Jeff Pulver’s 140 Characters Conference! (#140conf), started yesterday and continues through this evening at the Kodak Theater in Hollywood. The 140 conference brings together Twitter enthusiasts from all backgrounds, to share their experiences in very short, fast-paced presentations. Pulver’s intention for the conference is “to provide a platform for as many people as possible to share their thoughts and engage in conversation with the attending delegates.” The LA 140conf has a lot of emphasis on the glitzier side of content sharing – the entertainment world, but bookish tweeps are there and representing for those of us who like to read.
Maya Bisineer, founder of MemeTales–a collaborative space for creating children’s books–put together a panel on how Twitter has added a whole new layer of innovation and collaboration to the publishing process, and Maya has assembled a very diverse and talented group of bookish types from the left coast including:
Dan Mirvish (@MartyEisenstadt), co-creator of the character Martin Eisenstadt, co-author of the book I Am Martin Eisenstadt: One Man’s (wildly inappropriate) Adventures with the Last Republicans, and co-founder of the Slamdance Film Festival.
Maya’s goal with the panel is “to discuss the publishing space – the biggest truth, secret, lie, innovation, experiment … whatever that might be, and to talk about collaboration and its meaning to the end product.”
In her own experience, launching and discussing her new company MemeTales via Twitter, has led her to believe Twitter has a lot to offer to everyone in the book community — as well as to those who may not be directly involved in publishing (yet):
To me, the most amazing thing (coming from the tech side) is just HOW many cases of “accidental publishing” we have seen in the recent past. With my own startup too, I had in no way intended it to be in the publishing space. However, it seems like whether we like it or not, we are all playing in the same playground …. I am most interested in how we will all evolve the “accidental” into “collaborative” (be it people, media or technologies) , and what that will mean to the publishing space as a whole. It is great that we will have true examples of success and experience on the panel.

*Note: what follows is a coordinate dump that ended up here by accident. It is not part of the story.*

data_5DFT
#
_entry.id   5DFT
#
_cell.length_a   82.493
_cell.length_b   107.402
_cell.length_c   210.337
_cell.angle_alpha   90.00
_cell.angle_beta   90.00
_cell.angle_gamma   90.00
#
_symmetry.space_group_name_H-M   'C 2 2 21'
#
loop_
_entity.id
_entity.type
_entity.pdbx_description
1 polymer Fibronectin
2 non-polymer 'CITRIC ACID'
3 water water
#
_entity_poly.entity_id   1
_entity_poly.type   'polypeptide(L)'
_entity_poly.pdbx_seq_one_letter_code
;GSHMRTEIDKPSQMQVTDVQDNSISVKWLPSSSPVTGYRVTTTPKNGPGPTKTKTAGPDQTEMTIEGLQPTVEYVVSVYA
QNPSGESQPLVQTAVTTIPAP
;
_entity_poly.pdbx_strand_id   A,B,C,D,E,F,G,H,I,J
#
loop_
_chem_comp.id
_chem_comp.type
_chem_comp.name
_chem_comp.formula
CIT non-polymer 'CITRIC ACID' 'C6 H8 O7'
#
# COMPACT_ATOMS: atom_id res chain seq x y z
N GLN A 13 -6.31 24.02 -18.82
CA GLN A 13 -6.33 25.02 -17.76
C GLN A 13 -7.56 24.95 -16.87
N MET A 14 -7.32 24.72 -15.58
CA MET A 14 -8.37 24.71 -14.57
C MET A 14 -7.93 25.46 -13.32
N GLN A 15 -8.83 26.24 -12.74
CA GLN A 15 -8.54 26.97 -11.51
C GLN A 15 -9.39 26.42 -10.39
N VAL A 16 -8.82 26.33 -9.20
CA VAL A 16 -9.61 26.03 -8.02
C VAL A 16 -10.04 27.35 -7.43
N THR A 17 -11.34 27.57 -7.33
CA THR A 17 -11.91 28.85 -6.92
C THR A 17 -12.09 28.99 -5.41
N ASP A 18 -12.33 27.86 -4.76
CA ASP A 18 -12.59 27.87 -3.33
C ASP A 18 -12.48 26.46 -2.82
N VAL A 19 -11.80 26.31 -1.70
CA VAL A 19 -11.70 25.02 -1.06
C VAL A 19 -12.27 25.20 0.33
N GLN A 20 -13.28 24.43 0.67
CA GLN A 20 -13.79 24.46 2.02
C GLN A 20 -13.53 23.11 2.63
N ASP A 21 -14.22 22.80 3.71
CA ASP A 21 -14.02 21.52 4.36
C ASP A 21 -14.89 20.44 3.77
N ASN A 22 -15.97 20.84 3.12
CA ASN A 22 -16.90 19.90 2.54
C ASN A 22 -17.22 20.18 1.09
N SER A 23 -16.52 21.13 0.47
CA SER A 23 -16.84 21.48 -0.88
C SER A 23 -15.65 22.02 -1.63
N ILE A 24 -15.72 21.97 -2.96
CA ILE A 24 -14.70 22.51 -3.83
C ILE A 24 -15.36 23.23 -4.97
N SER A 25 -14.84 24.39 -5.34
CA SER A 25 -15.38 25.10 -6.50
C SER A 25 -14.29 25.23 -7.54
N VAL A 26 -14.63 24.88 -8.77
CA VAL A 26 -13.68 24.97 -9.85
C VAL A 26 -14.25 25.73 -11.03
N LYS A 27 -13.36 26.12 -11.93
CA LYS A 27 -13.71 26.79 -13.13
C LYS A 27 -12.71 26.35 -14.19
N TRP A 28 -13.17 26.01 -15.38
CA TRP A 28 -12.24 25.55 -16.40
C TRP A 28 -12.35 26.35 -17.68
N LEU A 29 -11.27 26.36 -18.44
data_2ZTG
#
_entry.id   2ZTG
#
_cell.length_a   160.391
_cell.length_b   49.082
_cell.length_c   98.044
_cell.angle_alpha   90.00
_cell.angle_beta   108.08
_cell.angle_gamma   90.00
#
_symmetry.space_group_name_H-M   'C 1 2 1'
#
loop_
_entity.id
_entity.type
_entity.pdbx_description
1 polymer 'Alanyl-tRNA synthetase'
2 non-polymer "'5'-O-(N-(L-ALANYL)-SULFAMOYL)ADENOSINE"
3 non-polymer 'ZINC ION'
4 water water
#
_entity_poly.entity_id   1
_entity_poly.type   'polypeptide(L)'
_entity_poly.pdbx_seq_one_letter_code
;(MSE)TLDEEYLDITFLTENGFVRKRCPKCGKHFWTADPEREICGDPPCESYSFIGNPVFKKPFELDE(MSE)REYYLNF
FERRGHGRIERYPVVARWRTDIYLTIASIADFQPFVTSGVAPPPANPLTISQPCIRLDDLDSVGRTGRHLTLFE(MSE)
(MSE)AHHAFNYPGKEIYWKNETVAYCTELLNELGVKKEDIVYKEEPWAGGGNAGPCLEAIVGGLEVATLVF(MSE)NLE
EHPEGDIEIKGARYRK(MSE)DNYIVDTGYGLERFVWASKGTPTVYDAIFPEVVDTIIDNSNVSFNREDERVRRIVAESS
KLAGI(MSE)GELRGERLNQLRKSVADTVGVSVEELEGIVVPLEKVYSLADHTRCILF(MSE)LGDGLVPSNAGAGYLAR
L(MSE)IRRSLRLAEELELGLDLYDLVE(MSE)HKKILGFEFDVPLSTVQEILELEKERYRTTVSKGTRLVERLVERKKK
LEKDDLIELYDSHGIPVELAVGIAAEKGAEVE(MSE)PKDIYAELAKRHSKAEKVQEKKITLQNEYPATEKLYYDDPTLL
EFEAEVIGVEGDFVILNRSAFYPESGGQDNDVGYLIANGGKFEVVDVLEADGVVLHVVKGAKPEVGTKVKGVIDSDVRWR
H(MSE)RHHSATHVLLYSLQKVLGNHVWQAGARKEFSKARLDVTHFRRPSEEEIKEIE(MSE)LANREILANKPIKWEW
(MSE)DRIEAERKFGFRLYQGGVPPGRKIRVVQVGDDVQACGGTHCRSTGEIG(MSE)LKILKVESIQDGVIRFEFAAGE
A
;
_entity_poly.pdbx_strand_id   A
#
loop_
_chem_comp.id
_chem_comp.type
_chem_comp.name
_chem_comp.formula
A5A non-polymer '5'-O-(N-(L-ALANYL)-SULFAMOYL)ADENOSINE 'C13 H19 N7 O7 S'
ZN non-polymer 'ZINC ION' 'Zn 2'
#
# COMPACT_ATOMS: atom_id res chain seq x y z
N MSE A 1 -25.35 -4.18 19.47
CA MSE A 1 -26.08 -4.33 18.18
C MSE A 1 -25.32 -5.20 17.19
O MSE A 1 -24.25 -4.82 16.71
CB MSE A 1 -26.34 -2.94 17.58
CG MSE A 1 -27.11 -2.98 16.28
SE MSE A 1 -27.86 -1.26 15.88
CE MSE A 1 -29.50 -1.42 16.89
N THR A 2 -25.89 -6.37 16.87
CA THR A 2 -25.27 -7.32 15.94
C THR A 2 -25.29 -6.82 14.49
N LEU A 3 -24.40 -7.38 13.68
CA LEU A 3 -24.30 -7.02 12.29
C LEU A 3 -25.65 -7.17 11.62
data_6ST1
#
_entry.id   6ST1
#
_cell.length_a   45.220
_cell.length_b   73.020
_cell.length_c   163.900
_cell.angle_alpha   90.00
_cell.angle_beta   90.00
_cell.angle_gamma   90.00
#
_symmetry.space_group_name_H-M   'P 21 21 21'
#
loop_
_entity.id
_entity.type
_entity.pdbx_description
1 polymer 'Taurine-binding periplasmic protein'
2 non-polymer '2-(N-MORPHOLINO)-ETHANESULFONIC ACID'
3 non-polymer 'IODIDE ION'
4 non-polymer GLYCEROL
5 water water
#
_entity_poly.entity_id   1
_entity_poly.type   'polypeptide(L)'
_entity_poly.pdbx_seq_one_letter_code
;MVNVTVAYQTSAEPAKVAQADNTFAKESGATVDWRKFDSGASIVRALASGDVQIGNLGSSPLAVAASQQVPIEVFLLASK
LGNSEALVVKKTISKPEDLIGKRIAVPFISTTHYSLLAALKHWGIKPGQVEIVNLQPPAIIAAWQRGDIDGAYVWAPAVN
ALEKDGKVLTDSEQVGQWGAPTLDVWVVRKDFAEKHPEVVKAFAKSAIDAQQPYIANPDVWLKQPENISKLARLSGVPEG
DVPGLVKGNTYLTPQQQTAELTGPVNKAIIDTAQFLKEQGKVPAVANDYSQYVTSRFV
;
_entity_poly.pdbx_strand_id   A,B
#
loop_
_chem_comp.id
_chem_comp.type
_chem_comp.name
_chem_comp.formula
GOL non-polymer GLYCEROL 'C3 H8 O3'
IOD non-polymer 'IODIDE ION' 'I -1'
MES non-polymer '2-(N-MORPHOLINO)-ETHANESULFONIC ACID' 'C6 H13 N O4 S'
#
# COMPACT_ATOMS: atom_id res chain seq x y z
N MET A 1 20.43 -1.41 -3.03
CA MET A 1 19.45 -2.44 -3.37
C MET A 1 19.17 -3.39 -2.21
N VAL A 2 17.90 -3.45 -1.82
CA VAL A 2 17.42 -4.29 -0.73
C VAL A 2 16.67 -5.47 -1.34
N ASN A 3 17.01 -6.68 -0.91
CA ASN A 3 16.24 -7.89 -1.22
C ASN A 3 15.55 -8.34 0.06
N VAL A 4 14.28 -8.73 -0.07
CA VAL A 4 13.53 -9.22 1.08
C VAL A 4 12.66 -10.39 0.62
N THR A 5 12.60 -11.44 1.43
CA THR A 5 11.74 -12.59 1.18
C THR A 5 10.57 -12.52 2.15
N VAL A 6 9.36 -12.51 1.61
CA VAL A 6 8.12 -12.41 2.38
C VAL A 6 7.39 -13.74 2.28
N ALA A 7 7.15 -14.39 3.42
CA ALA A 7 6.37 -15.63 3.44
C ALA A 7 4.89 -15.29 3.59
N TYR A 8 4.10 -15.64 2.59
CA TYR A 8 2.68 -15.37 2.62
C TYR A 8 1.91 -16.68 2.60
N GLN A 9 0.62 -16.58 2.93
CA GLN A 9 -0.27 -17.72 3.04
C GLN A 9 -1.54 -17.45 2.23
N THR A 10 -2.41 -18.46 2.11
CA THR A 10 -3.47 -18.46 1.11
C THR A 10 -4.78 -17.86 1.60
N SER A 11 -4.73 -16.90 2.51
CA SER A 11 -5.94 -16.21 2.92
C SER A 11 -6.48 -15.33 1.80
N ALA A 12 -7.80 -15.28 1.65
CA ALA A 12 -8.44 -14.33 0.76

For Mark Jeffrey, a tech entrepreneur (he is CTO of the tech company Mahalo.com), Twitter has been instrumental in the success of his series of young adult books, Max Quick. Jeffrey started out with a podcast audiobook (via podiobooks.com) version of the first books and promoted them via Twitter, gaining him 2.4 million downloads. This led to him being signed by Harper Collins two months ago.
Jeffrey also produces Bibliotechshow.com, a vidcast where he interviews authors such as Margaret Atwood, Scott Sigler and Anne Rice about how they use digital media. Says Jeffrey, “I met Margaret Atwood via Twitter. This led to my inviting her to be on Bibliotech, which was then promoted on Facebook and Twitter, increasing her reach into an audience she would not normally have encountered.”
Jeffrey is not alone in his “authorpreneurial” success. His friend Scott Sigler struggled in obscurity for ten years before using Twitter to promote his podcast novels. “Now he is New York Times Bestselling author,” says Jeffrey. “and he still uses Twitter, responding to his fans in realtime.”
For Kassia Krozser, a veteran of publishing industry blogging, Twitter is opening up industry conversation, enriching the content, breaking down social boundaries within the industry, and creating a space where everyone can participate in the discussion. Relates Krozser:
I have found that Twitter has made for better information discovery to the point where I barely glance at various industry email newsletters these days. The sharing of good links via trusted industry sources and the subsequent discussion about the topics make for far better conversation than the one-way aspect of the newsletters. An important aspect of this discovery comes from the various industry voices — from publishers to readers — who participate in the conversation. The various perspectives are invaluable.